That the USA is seen by many as the game's great potential goldmine is hardly a secret. But for the shambles within the USA Cricket Association, grounds in Florida, New York and California might well have staged ODIs by now, and for a time Florida was mentioned as a potential venue to host matches in the 2007 World Cup. What's more, Lockerbie is well respected and there is optimism about what he can do to turn things around.

However, by running roughshod over its own structures, the ICC has made clear that profit will always win through. With 10 million first-generation Asian expats in North America and 200,000 of them dollar millionaires, some of the ICC's present and future big guns can see the massive potential of a largely untapped market. There is no cricketing reason whatsoever for treating the USA as the ICC has; but money talks volumes in Dubai - even if tomorrow rather than today.

It also raises a concern that this could be the thin end of the wedge. Despite assurances that this is a one-off, the ICC has also been wooing China, with its 1.3 billion potential consumers, in the last couple of years. Is it too far-fetched to imagine them being given direct entry to a qualifying event in a few years' time? And why not go all the way and allow them straight into the World Cup? Imagine the sponsorship opportunities that would bring.

The other unanswered question is where this idea originated. It was certainly not the brainchild of the Associates, and while presented as the initiative of the ICC's development committee, that might not be as clear-cut as it seems.

The ICC has done a great job at raising the profile of the game outside the top flight, and it has many good people working hard behind the scenes to expand cricket across the world. Sadly, this one decision has undermined much of those efforts and shown that when there is money to be made, the ICC is quite willing to do what it takes to get it.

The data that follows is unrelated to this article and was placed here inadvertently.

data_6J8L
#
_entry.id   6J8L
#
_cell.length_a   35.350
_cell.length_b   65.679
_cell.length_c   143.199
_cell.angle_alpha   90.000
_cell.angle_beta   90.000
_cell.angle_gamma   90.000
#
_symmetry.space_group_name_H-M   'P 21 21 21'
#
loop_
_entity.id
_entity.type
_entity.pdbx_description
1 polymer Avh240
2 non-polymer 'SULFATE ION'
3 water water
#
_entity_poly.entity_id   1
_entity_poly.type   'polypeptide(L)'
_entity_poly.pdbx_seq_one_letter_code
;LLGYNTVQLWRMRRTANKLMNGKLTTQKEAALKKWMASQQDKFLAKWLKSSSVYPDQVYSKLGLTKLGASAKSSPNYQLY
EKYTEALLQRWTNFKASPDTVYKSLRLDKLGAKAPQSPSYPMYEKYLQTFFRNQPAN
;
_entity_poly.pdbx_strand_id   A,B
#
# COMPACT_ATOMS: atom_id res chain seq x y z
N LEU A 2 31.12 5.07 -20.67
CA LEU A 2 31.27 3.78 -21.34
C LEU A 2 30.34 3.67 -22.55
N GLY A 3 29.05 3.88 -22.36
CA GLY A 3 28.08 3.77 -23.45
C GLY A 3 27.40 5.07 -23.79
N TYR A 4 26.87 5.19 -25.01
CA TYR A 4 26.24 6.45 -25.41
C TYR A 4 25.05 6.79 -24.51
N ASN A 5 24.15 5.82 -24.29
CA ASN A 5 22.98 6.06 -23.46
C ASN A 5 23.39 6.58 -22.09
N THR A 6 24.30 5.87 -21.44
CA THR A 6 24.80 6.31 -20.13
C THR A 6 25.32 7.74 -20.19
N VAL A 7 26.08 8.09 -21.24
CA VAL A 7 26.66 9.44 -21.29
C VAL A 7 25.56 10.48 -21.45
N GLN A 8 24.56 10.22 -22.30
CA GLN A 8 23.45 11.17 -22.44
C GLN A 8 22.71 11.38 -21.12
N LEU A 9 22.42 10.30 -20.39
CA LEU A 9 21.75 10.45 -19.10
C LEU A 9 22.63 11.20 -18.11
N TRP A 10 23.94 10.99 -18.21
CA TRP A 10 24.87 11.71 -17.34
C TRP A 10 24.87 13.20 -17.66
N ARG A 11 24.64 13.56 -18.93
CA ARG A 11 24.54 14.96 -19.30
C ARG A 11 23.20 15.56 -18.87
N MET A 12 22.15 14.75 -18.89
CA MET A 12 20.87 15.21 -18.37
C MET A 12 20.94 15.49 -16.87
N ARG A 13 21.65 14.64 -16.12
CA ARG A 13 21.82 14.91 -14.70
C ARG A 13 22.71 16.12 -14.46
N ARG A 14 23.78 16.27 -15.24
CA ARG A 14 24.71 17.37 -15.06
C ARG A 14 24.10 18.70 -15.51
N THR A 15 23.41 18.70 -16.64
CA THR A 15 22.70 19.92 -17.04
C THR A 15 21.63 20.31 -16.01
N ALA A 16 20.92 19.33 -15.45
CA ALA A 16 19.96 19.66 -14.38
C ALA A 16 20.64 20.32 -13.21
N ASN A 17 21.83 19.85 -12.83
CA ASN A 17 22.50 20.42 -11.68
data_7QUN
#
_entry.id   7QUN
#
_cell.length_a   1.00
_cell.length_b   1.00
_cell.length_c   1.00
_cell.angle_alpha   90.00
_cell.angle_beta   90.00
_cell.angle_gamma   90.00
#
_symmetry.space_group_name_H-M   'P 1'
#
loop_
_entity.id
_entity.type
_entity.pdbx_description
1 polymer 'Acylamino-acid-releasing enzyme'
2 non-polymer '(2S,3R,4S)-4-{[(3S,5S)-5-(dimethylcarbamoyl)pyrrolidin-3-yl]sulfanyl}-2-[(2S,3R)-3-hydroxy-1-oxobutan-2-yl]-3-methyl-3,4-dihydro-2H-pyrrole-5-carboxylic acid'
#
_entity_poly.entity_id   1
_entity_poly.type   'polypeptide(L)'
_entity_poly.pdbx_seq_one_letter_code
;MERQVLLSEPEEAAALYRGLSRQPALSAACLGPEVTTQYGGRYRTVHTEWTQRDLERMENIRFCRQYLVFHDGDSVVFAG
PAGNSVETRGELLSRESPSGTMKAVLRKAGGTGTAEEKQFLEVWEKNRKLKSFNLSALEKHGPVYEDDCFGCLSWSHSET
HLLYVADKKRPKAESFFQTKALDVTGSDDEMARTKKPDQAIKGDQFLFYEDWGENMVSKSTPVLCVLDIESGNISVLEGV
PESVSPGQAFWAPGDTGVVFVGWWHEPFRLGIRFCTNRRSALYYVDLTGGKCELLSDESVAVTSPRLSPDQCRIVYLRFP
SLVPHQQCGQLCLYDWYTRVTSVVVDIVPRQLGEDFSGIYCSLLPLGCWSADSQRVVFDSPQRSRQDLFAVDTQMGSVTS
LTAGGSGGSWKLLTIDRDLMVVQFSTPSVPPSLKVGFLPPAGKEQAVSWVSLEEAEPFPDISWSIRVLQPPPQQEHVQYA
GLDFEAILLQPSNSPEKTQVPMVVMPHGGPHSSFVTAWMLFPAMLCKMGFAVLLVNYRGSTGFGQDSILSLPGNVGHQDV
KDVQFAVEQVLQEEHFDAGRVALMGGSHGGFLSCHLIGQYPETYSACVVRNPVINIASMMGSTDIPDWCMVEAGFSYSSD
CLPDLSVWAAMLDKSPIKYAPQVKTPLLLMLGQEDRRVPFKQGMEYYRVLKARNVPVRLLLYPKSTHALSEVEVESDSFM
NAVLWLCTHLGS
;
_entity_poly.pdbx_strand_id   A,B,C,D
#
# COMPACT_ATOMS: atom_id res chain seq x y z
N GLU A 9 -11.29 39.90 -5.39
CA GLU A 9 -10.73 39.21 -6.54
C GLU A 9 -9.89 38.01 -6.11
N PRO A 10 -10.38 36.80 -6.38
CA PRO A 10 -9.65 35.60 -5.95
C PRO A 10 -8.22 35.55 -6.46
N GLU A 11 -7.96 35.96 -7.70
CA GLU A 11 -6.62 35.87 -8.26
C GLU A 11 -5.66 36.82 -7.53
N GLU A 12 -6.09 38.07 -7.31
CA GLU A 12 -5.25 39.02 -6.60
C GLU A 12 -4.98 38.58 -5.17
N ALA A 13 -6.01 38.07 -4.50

Martin Williamson is executive editor of Cricinfo and managing editor of ESPN Digital Media in Europe, the Middle East and Africa

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Posted by Pferder on (May 25, 2009, 21:45 GMT)

I think this is an unusual decision by the ICC. As a keen follower of the World Cricket League tournaments, I would fully understand if Namibia felt badly treated. I travelled to Jersey to see Div 5 last year and the USA were a good side, but clearly didnt deserve promotion, Jersey outplayed them in the semis. That leaves Nambia and 12 other team plus (Jersey and Fiji) with more right to be there than the US. The USA's internal problems should not be passed onto other countries, even if they are a potential "gold mine".

Posted by Pteris on (May 25, 2009, 2:00 GMT)

Providing that no team that had qualified/expected to be part of the qualifying tournament is left out there should be no objection. It should give the top second tier teams more experience. Cricket in the USA is not all ex-pat and not all the ex-pats come from southern Asia. If the ICC is fast-tracking the USA, it should not be restricted to/focused on ex-pat cricket. That is not sustainable. I would like to see Don Lockerbie's vision for cricket USA and whether the ICC proposal is compatible. He is both a believer and a realist.